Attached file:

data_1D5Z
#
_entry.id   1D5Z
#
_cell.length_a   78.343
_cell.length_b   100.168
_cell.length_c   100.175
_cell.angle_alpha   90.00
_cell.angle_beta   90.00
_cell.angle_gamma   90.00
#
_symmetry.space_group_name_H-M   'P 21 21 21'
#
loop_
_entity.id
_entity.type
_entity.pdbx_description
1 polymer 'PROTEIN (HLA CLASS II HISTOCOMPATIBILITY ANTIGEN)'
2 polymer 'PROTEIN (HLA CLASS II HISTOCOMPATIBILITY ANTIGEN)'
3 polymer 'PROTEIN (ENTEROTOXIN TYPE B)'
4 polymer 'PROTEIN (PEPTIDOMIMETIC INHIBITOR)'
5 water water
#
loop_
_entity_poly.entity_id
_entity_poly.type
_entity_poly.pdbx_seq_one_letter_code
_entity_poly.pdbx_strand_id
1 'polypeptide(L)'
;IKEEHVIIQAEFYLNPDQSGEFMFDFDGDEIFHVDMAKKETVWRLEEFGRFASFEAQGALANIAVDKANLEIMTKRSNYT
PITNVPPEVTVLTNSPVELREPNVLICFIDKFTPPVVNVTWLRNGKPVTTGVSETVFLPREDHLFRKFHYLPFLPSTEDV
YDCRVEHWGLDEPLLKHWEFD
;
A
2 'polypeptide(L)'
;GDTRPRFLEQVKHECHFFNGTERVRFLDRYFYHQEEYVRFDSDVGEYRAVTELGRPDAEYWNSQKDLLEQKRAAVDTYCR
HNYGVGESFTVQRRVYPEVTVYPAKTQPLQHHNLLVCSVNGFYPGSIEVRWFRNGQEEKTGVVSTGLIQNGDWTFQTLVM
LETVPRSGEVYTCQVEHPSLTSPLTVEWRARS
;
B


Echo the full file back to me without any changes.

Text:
data_1D5Z
#
_entry.id   1D5Z
#
_cell.length_a   78.343
_cell.length_b   100.168
_cell.length_c   100.175
_cell.angle_alpha   90.00
_cell.angle_beta   90.00
_cell.angle_gamma   90.00
#
_symmetry.space_group_name_H-M   'P 21 21 21'
#
loop_
_entity.id
_entity.type
_entity.pdbx_description
1 polymer 'PROTEIN (HLA CLASS II HISTOCOMPATIBILITY ANTIGEN)'
2 polymer 'PROTEIN (HLA CLASS II HISTOCOMPATIBILITY ANTIGEN)'
3 polymer 'PROTEIN (ENTEROTOXIN TYPE B)'
4 polymer 'PROTEIN (PEPTIDOMIMETIC INHIBITOR)'
5 water water
#
loop_
_entity_poly.entity_id
_entity_poly.type
_entity_poly.pdbx_seq_one_letter_code
_entity_poly.pdbx_strand_id
1 'polypeptide(L)'
;IKEEHVIIQAEFYLNPDQSGEFMFDFDGDEIFHVDMAKKETVWRLEEFGRFASFEAQGALANIAVDKANLEIMTKRSNYT
PITNVPPEVTVLTNSPVELREPNVLICFIDKFTPPVVNVTWLRNGKPVTTGVSETVFLPREDHLFRKFHYLPFLPSTEDV
YDCRVEHWGLDEPLLKHWEFD
;
A
2 'polypeptide(L)'
;GDTRPRFLEQVKHECHFFNGTERVRFLDRYFYHQEEYVRFDSDVGEYRAVTELGRPDAEYWNSQKDLLEQKRAAVDTYCR
HNYGVGESFTVQRRVYPEVTVYPAKTQPLQHHNLLVCSVNGFYPGSIEVRWFRNGQEEKTGVVSTGLIQNGDWTFQTLVM
LETVPRSGEVYTCQVEHPSLTSPLTVEWRARS
;
B